Psychiatric Annals

CME Article 

Benzodiazepine Risks in Older People with Insomnia

Rashona Thomas, PharmD, BCGP; Edid Ramos-Rivas, MD

Abstract

Effectively managing drug therapy in the aging population is a multifaceted and often complex process. A delicate balance between must be maintained between therapeutic effects and adverse effects. Despite newer drug classes marketed for the treatment of insomnia, benzodiazepines are frequently prescribed for older people. Pharmacokinetic and pharmacodynamic changes occur with age that affect both drug concentrations and response to benzodiazepine therapy. The clinician's task is further complicated by extensive medication regimens often seen in older people that create the potential for significant drug interactions. This article reviews the pharmacokinetic differences in the benzodiazepines indicated for the treatment of insomnia, physiologic changes that affect drug choice, and benzodiazepine-associated risks in older people. [Psychiatr Ann. 2018;48(6):266–270.]

Abstract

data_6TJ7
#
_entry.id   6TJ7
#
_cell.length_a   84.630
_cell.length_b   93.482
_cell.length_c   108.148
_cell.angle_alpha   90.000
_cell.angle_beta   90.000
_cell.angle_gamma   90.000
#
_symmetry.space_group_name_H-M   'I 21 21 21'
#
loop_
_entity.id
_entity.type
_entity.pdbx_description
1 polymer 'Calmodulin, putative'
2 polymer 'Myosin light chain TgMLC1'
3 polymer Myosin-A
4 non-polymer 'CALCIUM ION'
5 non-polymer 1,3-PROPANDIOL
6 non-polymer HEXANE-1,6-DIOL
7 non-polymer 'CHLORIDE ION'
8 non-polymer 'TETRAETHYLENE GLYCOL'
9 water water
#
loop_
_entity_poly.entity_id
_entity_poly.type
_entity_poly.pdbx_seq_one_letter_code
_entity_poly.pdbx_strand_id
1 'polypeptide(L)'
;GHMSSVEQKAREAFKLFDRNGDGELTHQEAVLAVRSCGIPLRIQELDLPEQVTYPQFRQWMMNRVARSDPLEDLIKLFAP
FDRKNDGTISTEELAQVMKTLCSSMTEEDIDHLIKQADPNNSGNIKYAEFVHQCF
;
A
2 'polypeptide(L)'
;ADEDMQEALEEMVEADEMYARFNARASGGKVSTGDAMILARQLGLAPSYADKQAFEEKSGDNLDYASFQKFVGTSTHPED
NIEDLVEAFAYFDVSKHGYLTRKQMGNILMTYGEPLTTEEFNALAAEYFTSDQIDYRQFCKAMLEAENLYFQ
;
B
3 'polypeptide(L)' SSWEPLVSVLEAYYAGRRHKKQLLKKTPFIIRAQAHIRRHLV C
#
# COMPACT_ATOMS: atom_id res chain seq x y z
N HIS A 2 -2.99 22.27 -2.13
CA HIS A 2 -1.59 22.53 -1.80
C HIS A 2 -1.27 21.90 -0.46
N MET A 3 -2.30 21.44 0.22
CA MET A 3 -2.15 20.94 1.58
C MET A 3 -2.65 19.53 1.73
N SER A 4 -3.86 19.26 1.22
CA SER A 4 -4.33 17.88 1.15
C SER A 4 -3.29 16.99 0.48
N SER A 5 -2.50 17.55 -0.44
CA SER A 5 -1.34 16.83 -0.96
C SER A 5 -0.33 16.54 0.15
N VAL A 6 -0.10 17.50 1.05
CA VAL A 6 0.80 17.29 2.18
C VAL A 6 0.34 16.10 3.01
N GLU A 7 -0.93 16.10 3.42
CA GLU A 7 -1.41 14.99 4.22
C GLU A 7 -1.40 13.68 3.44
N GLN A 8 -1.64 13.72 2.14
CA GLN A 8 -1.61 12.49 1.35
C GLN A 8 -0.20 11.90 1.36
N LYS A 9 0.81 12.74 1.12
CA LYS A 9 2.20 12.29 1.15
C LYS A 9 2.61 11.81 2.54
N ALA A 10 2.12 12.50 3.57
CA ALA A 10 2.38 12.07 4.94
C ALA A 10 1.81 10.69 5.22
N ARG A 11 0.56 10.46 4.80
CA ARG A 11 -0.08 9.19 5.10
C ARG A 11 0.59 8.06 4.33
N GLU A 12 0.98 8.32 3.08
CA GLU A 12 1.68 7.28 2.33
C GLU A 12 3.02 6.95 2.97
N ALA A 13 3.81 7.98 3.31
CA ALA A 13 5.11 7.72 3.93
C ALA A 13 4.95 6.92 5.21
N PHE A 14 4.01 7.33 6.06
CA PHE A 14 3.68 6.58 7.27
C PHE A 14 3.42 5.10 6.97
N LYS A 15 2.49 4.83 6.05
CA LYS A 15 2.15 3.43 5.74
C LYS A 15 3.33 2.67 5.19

Effectively managing drug therapy in the aging population is a multifaceted and often complex process. A delicate balance between must be maintained between therapeutic effects and adverse effects. Despite newer drug classes marketed for the treatment of insomnia, benzodiazepines are frequently prescribed for older people. Pharmacokinetic and pharmacodynamic changes occur with age that affect both drug concentrations and response to benzodiazepine therapy. The clinician's task is further complicated by extensive medication regimens often seen in older people that create the potential for significant drug interactions. This article reviews the pharmacokinetic differences in the benzodiazepines indicated for the treatment of insomnia, physiologic changes that affect drug choice, and benzodiazepine-associated risks in older people. [Psychiatr Ann. 2018;48(6):266–270.]